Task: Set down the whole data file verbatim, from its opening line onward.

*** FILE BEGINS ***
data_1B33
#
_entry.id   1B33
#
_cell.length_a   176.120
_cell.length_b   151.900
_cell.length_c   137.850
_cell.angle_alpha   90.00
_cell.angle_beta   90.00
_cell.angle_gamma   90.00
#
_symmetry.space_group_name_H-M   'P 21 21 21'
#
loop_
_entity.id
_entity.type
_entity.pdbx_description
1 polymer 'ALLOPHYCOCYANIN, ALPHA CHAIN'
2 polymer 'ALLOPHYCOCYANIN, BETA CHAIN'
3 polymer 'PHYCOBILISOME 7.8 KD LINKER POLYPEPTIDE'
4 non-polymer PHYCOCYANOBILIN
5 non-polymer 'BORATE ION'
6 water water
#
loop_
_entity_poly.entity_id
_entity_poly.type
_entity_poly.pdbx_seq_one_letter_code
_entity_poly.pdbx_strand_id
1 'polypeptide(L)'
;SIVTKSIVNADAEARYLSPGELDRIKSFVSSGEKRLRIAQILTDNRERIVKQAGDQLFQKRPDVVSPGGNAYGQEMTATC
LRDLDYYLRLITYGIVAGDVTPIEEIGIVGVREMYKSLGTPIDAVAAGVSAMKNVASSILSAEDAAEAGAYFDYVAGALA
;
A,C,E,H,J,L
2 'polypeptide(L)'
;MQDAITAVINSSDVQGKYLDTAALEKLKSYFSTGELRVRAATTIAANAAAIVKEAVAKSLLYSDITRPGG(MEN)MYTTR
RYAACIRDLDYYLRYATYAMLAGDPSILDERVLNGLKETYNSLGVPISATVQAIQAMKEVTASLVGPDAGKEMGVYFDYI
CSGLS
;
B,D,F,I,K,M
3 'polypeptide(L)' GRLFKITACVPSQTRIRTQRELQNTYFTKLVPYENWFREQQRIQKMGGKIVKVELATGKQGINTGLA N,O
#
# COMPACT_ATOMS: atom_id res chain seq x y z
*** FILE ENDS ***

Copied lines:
data_1B33
#
_entry.id   1B33
#
_cell.length_a   176.120
_cell.length_b   151.900
_cell.length_c   137.850
_cell.angle_alpha   90.00
_cell.angle_beta   90.00
_cell.angle_gamma   90.00
#
_symmetry.space_group_name_H-M   'P 21 21 21'
#
loop_
_entity.id
_entity.type
_entity.pdbx_description
1 polymer 'ALLOPHYCOCYANIN, ALPHA CHAIN'
2 polymer 'ALLOPHYCOCYANIN, BETA CHAIN'
3 polymer 'PHYCOBILISOME 7.8 KD LINKER POLYPEPTIDE'
4 non-polymer PHYCOCYANOBILIN
5 non-polymer 'BORATE ION'
6 water water
#
loop_
_entity_poly.entity_id
_entity_poly.type
_entity_poly.pdbx_seq_one_letter_code
_entity_poly.pdbx_strand_id
1 'polypeptide(L)'
;SIVTKSIVNADAEARYLSPGELDRIKSFVSSGEKRLRIAQILTDNRERIVKQAGDQLFQKRPDVVSPGGNAYGQEMTATC
LRDLDYYLRLITYGIVAGDVTPIEEIGIVGVREMYKSLGTPIDAVAAGVSAMKNVASSILSAEDAAEAGAYFDYVAGALA
;
A,C,E,H,J,L
2 'polypeptide(L)'
;MQDAITAVINSSDVQGKYLDTAALEKLKSYFSTGELRVRAATTIAANAAAIVKEAVAKSLLYSDITRPGG(MEN)MYTTR
RYAACIRDLDYYLRYATYAMLAGDPSILDERVLNGLKETYNSLGVPISATVQAIQAMKEVTASLVGPDAGKEMGVYFDYI
CSGLS
;
B,D,F,I,K,M
3 'polypeptide(L)' GRLFKITACVPSQTRIRTQRELQNTYFTKLVPYENWFREQQRIQKMGGKIVKVELATGKQGINTGLA N,O
#
# COMPACT_ATOMS: atom_id res chain seq x y z